Text size

The National Labor Court yesterday ordered three former Mifal Hapayis national lottery executives - Gideon Gadot (ex-chairman), Elitzur Goren (ex-CEO) and Rachel Guata (ex-VP) - to return some NIS 13 million (which includes adjustments for inflation) which they illegally received from the company.

The judges, led by the Court President Steven Adler, rejected the threesome's appeal of a Tel Aviv District Court decision, ruling that Mifal Hapayis' original suit had been detailed and well reasoned, leaving no room for intervention.

Gadot served as the lottery's chair from 1981 to 1996. Between 1984 and 1992 he also moonlighted as a Likud member of Knesset. The lottery awarded him NIS 1.34 million severance pay when he retired, while he also received a pension equivalent to 70 percent of his salary. The pension started at around NIS 58,000 per month and was index-linked.

The Labor Court adopted the position of the District Court which slashed Gadot's pension from NIS 66,000 to NIS 20,000 and ordered him to repay Mifal Hapayis NIS 5.7 million to cover pension payments dating back to 1996 as well as his severance pay.

Goren, who retired as in 1994, was ordered to return his severance pay and part of his pension as well, for a total of NIS 3.5 million.

Guata, who stepped down in 1996 at the age of 39, will return severance and pension benefits worth NIS 3.7 million.

The judges noted in their ruling that the salary of a Mifal Hapayis CEO was substantially higher than the CEO in a state-owned company.

The State Comptroller's Office had told the national lottery company that the retirement conditions of the three were beyond the acceptable norm for equivalent positions in state companies of comparable size.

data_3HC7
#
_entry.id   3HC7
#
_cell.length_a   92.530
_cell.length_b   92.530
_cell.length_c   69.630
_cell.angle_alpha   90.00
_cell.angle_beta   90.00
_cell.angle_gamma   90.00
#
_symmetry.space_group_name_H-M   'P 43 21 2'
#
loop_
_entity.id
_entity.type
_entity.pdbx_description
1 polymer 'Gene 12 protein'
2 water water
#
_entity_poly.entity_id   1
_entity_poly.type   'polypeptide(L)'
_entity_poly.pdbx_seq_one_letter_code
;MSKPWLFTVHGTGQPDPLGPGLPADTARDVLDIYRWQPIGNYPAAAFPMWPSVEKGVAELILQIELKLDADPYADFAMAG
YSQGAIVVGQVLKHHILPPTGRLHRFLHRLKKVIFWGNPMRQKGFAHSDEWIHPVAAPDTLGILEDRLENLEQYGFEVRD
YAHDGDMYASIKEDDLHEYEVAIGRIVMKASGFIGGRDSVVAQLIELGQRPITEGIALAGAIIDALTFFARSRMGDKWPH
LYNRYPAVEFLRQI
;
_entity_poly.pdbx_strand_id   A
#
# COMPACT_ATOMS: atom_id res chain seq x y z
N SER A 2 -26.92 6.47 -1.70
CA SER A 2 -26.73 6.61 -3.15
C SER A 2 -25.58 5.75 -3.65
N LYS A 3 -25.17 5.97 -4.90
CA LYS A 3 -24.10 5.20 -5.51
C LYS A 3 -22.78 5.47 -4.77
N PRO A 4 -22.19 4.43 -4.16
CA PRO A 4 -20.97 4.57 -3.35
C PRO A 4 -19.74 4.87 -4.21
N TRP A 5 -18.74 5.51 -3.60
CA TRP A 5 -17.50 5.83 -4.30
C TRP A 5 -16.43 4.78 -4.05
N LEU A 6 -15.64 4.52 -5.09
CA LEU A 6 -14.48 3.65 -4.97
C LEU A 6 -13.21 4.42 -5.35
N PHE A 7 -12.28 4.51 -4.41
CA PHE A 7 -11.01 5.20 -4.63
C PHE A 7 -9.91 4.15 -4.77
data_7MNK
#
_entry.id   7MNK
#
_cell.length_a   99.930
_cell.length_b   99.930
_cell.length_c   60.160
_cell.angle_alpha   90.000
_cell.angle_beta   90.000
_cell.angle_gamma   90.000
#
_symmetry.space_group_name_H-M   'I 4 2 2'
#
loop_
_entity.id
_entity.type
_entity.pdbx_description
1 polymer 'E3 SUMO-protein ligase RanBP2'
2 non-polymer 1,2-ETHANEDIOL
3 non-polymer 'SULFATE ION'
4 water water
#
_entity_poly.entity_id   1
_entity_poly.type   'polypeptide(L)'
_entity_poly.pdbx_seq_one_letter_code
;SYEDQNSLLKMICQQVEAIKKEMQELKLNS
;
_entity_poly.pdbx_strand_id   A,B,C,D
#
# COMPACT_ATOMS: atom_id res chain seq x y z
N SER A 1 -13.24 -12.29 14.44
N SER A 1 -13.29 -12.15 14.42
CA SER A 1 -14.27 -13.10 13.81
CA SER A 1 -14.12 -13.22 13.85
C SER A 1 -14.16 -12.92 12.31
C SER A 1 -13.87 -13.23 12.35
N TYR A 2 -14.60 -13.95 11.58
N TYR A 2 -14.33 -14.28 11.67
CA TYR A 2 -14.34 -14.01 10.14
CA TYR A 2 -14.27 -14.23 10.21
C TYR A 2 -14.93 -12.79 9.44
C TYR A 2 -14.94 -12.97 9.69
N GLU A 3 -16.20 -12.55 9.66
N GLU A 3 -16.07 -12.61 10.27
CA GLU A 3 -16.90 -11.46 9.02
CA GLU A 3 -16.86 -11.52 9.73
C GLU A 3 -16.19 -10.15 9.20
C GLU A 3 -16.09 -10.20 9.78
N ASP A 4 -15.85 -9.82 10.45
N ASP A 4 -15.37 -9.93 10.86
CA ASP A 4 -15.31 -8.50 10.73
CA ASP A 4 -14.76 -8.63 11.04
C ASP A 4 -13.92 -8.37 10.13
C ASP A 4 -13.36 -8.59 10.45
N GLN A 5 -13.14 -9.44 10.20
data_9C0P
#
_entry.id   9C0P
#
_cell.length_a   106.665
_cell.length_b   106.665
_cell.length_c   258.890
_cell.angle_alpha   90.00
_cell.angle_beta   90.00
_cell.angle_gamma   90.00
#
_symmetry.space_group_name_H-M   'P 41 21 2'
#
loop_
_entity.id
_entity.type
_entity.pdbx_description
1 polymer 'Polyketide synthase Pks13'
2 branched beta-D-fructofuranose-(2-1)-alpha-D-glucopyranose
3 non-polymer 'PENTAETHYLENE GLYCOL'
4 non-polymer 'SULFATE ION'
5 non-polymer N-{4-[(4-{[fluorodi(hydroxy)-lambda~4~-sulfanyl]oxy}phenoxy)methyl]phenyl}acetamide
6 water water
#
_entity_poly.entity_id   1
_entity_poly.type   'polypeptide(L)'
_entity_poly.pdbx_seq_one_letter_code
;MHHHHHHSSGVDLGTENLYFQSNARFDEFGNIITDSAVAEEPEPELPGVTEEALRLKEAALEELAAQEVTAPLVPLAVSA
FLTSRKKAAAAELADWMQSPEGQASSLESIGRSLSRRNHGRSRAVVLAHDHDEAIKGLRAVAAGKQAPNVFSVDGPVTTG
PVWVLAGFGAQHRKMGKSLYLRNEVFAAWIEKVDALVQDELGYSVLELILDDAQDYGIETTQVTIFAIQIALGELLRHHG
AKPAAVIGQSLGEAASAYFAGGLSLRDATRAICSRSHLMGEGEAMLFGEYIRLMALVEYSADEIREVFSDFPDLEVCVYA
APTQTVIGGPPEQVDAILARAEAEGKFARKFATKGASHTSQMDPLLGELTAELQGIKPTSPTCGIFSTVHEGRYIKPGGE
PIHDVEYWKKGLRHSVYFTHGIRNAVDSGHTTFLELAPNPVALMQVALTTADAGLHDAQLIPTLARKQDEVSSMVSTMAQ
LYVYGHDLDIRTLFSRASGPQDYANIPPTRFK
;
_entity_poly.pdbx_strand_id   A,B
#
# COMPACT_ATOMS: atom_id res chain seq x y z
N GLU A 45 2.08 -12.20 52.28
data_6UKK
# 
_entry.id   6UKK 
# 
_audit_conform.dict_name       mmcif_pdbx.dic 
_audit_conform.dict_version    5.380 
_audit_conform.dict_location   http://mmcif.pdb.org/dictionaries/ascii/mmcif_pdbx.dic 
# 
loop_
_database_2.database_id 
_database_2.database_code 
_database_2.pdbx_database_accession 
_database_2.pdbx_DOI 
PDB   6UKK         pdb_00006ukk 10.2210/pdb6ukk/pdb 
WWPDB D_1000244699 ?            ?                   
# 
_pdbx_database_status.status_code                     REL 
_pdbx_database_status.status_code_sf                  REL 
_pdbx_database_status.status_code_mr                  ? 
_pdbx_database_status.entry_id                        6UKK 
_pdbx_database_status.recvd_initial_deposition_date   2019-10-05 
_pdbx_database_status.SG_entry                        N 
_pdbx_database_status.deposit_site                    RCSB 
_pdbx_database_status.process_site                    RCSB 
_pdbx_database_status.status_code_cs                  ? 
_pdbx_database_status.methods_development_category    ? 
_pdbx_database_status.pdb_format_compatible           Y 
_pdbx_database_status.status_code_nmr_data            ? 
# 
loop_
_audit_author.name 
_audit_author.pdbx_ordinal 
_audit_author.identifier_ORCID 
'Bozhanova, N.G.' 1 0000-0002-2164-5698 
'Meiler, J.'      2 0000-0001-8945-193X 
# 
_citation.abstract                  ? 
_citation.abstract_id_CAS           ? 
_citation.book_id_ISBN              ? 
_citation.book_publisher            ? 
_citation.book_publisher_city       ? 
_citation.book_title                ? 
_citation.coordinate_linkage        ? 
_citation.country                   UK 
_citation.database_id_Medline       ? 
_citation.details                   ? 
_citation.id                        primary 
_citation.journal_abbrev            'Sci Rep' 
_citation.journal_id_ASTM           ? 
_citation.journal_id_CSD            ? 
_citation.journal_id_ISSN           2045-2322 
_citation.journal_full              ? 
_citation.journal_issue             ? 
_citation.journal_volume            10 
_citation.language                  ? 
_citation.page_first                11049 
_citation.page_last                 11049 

Then-attorney general Michael Ben-Yair told Gadot's successor, Avraham Katz Oz, to look into the matter. Ben-Yair said that Hapayis enjoys a unique status as it is "incorporated as a private company but definitely serving public goals."

Katz Oz appointed a public committee headed by Amnon Zichroni, who concluded that as a company bound to public standards, the trio's pension packages "exceeded the norm for a public company to the highest degree, without any justification."

Gadot had defended his position in court on the grounds that the Hapayis salary committee had set the terms of the payout. "They gave, and I accepted with love," he said. He said that he need not be "a chief rabbi who gives a stamp of approval to this or that decision of the committee."

In their appeal, the three argued that the sums were approved in a legal manner by the board, wage committee and the company's legal advisors. They said that the District Court had erred in retroactively applying rules covering public companies to the severance agreements they reached with the company, as it is a private corporation whose budget does not come from the public purse.

However, the Labor Court ruled that "Mifal Hapayis was not established as a private gambling enterprise," but rather, "the essence of its existence is to derive profit from lotteries for the use of the public." In this context, the level of the severance packages was unacceptable, the court said.